Pedro Castillo: 3 questions to understand the unprecedented constitutional complaint against the President of Peru and doubts about whether it is legal
- Norberto Paredes and Guillermo de Olmo
- BBC News World
Peru is undergoing a new political crisis, after the country’s attorney general, Patricia Benavides, filed a constitutional complaint against President Pedro Castillo for leading an alleged criminal organization, among other charges.
Castillo “categorically” denied the accusations made to Congress and accused the attorney general’s office of acting “politically”, claiming they had no evidence against him.
He also confirmed that he would not seek asylum and would not leave his country, and reiterated that he was a victim of “political persecution”.
The president even went so far as to call “A new kind of coupComplaint against former ministers Juan Silva (Transportation and Communications) and Jenner Alvarado (Housing, Construction and Sanitation).
But the prosecution defends her and asserts that she is trying to achieve justice after the illegal use of presidential powers.
Regardless of whether or not Castillo was guilty of the crimes attributed to him, various voices, including prominent jurists, have questioned the legitimacy of the process now underway by which Congress could remove Castillo from power.
Peruvian political analyst Omar Oapara describes the situation in his country as delicate and unprecedented.
“It’s unpublished That the incumbent president has six investigations open, and never before has a constitutional complaint been filed against an incumbent president.”
“Everything we are going through is relatively unprecedented. Especially in terms of the judicialization of politics and the more effective participation of judicial bodies in a struggle of this kind.”
Here we summarize in 3 new keys political crisis The country in South America lives.
1. What is impeachment?
According to the Attorney General’s Office, a constitutional complaint is a procedure that allows for the determination of whether persons with immunity (such as the president and members of Congress) have committed crimes in the exercise of their functions, such as abuse of power or corruption.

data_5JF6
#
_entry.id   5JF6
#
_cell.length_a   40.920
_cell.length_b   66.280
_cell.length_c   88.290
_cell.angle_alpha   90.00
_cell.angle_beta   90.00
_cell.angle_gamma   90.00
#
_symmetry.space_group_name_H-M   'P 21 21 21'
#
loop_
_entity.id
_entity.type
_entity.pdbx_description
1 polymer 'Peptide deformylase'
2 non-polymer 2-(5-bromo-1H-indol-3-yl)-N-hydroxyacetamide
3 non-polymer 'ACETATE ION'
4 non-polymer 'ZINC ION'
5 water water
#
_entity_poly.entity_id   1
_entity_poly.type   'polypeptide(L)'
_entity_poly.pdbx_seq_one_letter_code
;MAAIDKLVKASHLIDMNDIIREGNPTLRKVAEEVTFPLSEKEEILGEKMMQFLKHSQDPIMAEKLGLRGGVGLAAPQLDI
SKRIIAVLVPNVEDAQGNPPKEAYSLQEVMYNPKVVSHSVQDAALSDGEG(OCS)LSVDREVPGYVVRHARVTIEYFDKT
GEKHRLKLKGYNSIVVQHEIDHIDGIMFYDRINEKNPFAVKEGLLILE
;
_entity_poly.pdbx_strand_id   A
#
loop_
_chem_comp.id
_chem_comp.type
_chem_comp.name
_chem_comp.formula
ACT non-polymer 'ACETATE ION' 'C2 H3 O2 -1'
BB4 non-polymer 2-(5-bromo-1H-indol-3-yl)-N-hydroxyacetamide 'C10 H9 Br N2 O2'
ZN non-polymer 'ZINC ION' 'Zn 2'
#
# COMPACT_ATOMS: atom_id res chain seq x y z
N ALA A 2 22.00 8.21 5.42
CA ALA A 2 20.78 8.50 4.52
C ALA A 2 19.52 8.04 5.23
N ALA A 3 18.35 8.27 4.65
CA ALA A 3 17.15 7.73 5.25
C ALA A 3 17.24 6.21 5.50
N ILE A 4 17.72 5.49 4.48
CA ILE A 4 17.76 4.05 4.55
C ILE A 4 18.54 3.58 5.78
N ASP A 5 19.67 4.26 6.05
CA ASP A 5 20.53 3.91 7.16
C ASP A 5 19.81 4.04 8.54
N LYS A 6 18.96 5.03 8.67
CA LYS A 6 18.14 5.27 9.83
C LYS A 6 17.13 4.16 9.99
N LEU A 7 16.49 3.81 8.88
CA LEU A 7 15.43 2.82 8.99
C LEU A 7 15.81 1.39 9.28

it’s about First time In Peru the figure is used against the acting president.
But the Peruvian government maintains that the current initiative is inconsistent with the constitution.
Peru’s Minister of Justice and Human Rights, Felix Ciro, denounced the existence of “systematic plan to remove President Pedro Castillo from office.”
Ciro cited Article 117 of the Peruvian constitution to make clear that the investigations Castillo was subjected to were not sufficient grounds to impeach the president.
Peruvian political analyst Omar Oapara defends this point. “The Prosecutor’s Office can investigate, but You can’t impeach the president Except for very specific cases that are not being met now.”
Article 117 of the Constitution states that the President of Peru can only be indicted during his term of office for the following reasons: treason against the country, prevention of elections of any kind, and dissolution of Congress except in the cases provided for in Article 134.
According to the Peruvian Magna Carta law, the president can also be charged with preventing the meeting or work of Congress, the National Elections Arbitration Committee and other electoral system bodies.
Lawyers consulted by BBC Mundo agreed that the constitution prevents Castillo from being charged with crimes not mentioned in Article 117.
For Domingo García Belandi, a member of the Advisory Committee of the Constitutional Committee of the Peruvian Congress, “This complaint will likely be shelved until the president ceases to hold office.”
Along the same lines, it was said Omar Cairoprofessor of constitutional law at the Pontifical Political University of Peru, for whom “a complaint is unconstitutional because the attorney general’s office seeks to prosecute the president for offenses not listed in Article 117.”